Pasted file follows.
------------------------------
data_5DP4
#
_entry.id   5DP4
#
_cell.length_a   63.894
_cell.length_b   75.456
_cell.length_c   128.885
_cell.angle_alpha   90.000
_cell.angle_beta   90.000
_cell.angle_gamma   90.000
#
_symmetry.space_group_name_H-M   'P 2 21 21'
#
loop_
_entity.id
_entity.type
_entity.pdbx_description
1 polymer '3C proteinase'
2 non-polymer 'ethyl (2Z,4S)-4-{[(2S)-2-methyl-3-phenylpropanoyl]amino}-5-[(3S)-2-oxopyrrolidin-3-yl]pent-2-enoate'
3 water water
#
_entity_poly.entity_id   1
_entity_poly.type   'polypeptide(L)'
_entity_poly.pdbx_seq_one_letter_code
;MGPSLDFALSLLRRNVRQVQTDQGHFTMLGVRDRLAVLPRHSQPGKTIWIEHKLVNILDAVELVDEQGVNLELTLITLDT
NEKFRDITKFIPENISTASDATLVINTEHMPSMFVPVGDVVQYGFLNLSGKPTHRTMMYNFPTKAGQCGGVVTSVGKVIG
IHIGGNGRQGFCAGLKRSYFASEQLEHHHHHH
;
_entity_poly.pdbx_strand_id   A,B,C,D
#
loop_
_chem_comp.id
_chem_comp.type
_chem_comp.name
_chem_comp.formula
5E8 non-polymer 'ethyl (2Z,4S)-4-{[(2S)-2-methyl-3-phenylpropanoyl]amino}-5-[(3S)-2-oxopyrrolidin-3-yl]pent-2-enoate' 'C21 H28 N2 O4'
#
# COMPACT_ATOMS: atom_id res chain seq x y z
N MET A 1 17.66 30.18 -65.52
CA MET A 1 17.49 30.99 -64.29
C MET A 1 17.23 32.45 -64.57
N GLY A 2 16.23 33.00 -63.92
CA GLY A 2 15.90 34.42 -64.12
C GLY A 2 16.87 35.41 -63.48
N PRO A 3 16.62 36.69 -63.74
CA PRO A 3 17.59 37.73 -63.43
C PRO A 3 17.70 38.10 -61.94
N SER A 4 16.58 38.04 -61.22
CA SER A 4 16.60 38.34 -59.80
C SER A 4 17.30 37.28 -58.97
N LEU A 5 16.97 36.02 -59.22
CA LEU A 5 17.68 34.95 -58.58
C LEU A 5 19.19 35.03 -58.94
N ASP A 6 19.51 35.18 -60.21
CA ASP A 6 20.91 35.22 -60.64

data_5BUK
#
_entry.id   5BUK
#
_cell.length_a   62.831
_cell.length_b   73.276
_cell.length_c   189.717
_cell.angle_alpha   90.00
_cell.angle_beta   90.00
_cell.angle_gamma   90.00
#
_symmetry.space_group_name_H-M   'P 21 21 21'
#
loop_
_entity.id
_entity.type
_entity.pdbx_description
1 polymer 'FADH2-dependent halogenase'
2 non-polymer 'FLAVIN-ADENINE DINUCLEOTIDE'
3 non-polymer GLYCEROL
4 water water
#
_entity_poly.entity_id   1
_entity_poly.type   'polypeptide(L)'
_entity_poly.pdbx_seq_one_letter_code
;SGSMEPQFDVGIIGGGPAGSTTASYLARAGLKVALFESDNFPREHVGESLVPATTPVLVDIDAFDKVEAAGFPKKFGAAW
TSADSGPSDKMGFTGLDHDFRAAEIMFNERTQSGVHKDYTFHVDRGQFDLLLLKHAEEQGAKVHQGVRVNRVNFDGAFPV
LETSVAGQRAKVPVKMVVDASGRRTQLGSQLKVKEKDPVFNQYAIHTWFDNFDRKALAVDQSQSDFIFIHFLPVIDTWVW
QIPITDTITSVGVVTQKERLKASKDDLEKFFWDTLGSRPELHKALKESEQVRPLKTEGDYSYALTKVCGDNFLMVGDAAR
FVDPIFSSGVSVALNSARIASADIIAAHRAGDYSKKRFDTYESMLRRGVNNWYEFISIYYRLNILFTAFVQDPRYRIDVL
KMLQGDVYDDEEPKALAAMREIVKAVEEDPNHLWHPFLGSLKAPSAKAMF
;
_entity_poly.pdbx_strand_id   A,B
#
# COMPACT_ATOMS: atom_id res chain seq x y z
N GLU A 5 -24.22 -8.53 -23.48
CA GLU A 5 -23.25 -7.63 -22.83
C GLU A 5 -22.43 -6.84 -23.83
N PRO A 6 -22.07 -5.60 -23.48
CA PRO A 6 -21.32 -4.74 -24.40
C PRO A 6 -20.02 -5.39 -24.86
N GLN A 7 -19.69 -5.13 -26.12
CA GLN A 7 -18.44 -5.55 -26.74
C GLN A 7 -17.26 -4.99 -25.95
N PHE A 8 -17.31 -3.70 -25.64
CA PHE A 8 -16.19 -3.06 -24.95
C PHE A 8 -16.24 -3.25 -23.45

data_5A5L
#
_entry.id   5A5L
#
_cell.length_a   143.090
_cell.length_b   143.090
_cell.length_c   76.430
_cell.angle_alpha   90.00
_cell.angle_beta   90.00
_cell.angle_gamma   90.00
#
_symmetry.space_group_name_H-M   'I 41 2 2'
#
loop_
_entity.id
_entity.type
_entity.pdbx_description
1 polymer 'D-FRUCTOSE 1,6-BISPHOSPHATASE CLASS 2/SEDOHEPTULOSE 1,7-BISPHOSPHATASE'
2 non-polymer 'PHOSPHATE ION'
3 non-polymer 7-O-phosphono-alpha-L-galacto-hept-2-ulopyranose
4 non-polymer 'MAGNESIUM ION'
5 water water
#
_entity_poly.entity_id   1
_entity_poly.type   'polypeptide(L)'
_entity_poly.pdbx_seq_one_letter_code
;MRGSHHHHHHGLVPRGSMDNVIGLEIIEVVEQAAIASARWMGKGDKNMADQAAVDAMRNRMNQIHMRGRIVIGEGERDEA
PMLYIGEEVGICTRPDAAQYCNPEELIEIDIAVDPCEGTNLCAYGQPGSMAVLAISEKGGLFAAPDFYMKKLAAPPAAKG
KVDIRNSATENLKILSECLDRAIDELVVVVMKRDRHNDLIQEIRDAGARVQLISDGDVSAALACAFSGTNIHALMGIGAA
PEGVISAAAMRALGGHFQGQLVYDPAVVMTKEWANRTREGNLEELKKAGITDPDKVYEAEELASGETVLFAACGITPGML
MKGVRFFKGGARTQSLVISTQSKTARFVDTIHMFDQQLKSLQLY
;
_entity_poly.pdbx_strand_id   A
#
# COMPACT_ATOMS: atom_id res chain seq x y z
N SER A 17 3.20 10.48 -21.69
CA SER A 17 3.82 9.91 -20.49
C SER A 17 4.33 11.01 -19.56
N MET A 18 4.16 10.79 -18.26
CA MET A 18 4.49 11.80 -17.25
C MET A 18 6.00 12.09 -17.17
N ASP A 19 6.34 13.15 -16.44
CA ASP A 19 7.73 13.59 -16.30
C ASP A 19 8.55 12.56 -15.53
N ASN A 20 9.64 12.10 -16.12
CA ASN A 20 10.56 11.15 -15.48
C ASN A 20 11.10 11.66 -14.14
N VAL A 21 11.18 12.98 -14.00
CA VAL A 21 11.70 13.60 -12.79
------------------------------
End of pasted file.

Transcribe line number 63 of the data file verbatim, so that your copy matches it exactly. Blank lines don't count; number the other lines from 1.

_cell.angle_alpha   90.00